For an octopus, forewarned is eight-armed….

A New Phrase

On my lunch hour, watching a new 24-hour breakfast emporium being built, it occurred to me that the English language could use a new phrase:

“Built like a brick Waffle House.”

Robin Williams

This was going to be a day for a funny, lighthearted post.

Sorry, but I can’t think of anything funny today.

Even if I could, it would never have been anything nearly as funny as anything Robin Williams could come up with in his sleep. The world has lost a huge talent, an inventive mind and a wonderful soul.

It’s telling that so many people around the world are remembering their favorite Williams performance, posting on Facebook, Twitter, Instagram and blogs about them. No matter if it was a stand-up routine (my wife still talks about the time she saw him perform when she was in high school 30+ years ago), a movie or a television appearance. Everyone has a favorite.

It’s nearly inconceivable that a man who brought so much joy to so many others couldn’t find it in his own life. But that’s the paradox of depression. Sufferers often hide it from others with humor.

The late Jonathan Winters, Williams’ idol and mentor, battled depression for years, writing and speaking candidly about it in later life. Although it didn’t take his life the way it did Williams, it’s clear Winters’ life was shaped by it.

It’s an insidious disease, one that sneaks up without warning, a black cloud that can blot the sun before one realizes what’s happening. For too many — an estimated 30,000 people a year in the U.S. according to one news report — it makes suicide seem like the only solution.

But that doesn’t have to be. Help is available. Depression IS treatable. If Williams’ death changes the way we talk about depression, helps people understand there’s nothing to be ashamed of, he will have helped more people than he possibly could have imagined.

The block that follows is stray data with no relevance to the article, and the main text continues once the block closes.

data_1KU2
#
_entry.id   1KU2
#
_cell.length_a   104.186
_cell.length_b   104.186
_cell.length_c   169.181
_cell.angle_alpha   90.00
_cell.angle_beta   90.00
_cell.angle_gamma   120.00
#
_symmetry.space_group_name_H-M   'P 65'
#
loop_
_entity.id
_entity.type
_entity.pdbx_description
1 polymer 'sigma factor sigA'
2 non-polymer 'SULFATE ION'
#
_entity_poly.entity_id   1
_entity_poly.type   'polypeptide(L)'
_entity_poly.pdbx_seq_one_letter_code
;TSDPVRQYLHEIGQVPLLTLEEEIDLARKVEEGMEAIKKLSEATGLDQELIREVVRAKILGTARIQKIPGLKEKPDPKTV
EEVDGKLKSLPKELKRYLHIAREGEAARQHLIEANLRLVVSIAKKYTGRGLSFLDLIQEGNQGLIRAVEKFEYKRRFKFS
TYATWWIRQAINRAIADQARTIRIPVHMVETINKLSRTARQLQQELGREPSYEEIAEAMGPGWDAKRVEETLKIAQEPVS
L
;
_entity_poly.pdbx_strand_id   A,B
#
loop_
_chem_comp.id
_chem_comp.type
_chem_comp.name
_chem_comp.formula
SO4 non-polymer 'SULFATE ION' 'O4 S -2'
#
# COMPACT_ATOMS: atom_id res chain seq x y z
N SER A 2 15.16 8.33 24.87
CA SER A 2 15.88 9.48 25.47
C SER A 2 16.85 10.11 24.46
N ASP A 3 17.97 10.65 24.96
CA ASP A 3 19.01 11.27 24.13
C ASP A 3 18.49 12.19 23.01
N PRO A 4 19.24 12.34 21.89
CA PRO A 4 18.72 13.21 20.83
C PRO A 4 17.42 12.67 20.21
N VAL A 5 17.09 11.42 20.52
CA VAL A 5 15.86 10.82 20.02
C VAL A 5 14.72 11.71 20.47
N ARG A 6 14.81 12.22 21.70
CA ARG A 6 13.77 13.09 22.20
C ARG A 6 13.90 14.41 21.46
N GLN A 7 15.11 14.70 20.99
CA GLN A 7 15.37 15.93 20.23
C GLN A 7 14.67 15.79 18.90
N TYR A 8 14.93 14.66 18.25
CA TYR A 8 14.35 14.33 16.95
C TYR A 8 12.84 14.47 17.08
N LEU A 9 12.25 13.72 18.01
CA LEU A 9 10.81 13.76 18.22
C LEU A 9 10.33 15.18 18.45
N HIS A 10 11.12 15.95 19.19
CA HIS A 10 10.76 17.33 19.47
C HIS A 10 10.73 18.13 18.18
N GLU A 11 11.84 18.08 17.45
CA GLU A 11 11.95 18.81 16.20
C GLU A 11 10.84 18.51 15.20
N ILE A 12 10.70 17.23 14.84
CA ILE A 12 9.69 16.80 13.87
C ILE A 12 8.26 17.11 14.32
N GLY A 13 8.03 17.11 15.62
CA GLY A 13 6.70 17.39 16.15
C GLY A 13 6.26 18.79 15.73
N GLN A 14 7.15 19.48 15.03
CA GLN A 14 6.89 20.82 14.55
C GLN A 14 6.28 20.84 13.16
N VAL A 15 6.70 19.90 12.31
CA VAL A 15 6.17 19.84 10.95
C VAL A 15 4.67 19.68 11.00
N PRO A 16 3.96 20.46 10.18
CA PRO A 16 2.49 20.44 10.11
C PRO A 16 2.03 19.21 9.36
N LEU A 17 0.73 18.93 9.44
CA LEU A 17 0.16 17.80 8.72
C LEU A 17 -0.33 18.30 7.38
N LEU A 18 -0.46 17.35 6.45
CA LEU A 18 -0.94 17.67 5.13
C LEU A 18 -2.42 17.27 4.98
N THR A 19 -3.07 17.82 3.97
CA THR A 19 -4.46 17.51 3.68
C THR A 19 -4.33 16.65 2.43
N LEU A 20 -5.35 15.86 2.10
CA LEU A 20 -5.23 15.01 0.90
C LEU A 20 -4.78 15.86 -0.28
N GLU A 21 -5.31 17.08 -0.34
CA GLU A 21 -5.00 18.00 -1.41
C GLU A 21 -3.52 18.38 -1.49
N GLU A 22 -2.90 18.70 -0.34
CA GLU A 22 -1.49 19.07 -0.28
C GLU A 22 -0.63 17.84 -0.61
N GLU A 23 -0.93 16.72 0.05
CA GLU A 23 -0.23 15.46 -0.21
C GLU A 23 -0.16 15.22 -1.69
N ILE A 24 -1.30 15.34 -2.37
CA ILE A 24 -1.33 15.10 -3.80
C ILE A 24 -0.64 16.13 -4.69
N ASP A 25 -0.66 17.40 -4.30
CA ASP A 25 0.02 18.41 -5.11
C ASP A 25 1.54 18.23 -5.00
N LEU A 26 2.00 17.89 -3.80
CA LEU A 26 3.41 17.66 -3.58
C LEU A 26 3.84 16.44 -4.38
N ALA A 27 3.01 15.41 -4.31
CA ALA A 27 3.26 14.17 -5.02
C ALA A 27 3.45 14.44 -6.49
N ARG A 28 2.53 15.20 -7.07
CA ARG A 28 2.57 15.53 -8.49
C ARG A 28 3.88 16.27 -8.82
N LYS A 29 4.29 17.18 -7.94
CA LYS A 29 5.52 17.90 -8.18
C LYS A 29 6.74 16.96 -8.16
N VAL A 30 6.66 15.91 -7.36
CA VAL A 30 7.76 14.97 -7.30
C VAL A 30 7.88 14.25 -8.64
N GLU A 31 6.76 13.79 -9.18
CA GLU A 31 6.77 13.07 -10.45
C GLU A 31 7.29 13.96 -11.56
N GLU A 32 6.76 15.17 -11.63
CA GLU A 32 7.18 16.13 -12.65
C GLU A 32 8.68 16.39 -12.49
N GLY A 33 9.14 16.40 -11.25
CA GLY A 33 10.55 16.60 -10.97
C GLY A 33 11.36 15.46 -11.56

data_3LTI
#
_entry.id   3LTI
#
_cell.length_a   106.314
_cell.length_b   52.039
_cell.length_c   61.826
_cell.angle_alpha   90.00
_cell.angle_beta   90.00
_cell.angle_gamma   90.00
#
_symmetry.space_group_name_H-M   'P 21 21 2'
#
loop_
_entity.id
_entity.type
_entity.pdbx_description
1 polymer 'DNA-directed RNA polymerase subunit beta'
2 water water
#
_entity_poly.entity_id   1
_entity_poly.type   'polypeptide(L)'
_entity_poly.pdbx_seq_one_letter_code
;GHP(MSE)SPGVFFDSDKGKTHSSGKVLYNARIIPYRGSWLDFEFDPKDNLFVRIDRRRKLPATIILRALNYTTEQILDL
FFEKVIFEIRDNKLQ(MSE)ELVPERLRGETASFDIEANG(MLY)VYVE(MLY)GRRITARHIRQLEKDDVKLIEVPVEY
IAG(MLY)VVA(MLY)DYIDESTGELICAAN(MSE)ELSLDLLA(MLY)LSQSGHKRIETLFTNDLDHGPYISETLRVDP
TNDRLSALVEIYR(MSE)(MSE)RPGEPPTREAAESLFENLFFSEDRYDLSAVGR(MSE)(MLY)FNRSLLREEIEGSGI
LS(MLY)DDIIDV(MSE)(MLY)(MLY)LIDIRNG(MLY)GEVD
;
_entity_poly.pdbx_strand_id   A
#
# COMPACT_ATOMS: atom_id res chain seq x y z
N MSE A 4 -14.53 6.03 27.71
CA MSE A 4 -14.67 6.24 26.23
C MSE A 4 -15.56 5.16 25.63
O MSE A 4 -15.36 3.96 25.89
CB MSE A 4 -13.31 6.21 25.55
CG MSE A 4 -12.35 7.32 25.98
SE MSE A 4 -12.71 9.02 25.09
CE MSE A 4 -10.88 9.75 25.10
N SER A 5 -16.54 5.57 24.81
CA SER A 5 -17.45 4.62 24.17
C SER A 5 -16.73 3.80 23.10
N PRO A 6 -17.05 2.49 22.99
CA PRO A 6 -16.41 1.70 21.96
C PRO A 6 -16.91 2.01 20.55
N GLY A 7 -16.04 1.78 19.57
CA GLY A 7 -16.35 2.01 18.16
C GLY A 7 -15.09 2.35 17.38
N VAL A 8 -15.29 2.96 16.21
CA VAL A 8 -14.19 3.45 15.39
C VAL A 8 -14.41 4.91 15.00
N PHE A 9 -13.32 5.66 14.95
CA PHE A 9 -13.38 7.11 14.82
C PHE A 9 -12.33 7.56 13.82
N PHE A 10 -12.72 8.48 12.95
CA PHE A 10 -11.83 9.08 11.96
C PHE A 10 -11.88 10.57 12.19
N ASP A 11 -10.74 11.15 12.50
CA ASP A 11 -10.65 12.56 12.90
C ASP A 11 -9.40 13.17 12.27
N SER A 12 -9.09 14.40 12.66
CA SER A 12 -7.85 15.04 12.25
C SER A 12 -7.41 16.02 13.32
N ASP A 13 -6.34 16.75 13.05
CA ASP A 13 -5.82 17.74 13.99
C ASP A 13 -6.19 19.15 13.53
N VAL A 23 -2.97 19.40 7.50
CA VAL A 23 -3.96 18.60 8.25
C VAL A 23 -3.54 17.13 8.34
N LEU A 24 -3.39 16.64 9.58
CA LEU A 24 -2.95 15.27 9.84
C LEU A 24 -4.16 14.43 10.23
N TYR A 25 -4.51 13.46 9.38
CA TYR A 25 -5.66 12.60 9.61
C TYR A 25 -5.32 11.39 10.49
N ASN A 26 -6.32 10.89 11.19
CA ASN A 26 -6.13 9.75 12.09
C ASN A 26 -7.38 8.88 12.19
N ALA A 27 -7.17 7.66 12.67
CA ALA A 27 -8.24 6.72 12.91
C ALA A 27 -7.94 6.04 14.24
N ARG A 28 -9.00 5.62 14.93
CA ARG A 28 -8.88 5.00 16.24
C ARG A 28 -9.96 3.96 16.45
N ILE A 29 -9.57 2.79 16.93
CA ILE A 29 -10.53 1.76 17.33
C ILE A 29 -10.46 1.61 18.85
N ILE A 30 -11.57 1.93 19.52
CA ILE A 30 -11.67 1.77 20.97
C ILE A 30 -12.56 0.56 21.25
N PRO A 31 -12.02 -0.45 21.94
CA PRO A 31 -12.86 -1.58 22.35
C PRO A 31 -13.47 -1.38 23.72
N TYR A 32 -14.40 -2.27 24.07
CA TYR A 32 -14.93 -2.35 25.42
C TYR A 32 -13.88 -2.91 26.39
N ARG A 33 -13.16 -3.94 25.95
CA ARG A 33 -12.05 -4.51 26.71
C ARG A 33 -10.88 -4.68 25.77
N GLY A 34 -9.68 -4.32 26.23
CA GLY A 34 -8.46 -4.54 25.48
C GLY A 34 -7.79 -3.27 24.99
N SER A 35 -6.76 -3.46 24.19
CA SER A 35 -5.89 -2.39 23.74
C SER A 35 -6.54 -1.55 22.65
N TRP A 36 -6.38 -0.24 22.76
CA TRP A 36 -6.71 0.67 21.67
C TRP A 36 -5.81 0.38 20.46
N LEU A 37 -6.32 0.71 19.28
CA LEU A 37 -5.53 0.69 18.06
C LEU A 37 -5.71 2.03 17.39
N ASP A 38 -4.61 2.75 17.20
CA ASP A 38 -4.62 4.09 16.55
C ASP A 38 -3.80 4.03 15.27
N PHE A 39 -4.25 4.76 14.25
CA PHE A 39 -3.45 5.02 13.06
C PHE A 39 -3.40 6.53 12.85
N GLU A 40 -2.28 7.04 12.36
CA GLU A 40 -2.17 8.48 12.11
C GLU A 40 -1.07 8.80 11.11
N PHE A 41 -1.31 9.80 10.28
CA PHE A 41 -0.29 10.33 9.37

Rest in peace, Robin. The peace that eluded you for far too long.

Just Say No to Selfies!

Hello, and welcome to this, the first official grumble from the Bumble. To Bee or not to Bee — what a silly question! Of course, to Bee!

Our topic at hand, and one that has me quite grumbly is the now-ubiquitous menace to society known as the “selfie.”  OK, they might have been cute once, but now that they’re everywhere on social media all the time, they’re nothing more than a pain in the neck.

Not sure where this whole “look at me” concept came from, but it’s gotten old fast. In recent months we’ve had:

– Selfies at funerals –

– Selfies at the Tour de France (risky business, that) –

– Selfies at the annual running of the bulls in Spain (ditto) –

– Selfies at Auschwitz — Auschwitz!

There’s even more evidence that this tasteless fad is out of control.  Today’s news brings a story of a couple who slipped past the safety barricades at a Lisbono tourist destination and fell from a cliff to their deaths — while taking a selfie.

They left behind two children, ages 5 and 6.  Orphaned by ego.

Granted, most selfie-shooters won’t go to that level of risk. But in too many cases, selfies — and the attitude behind them — still reek of entitlement, egocentricity and arrogance.

Just say no — as this blog has done since 2014.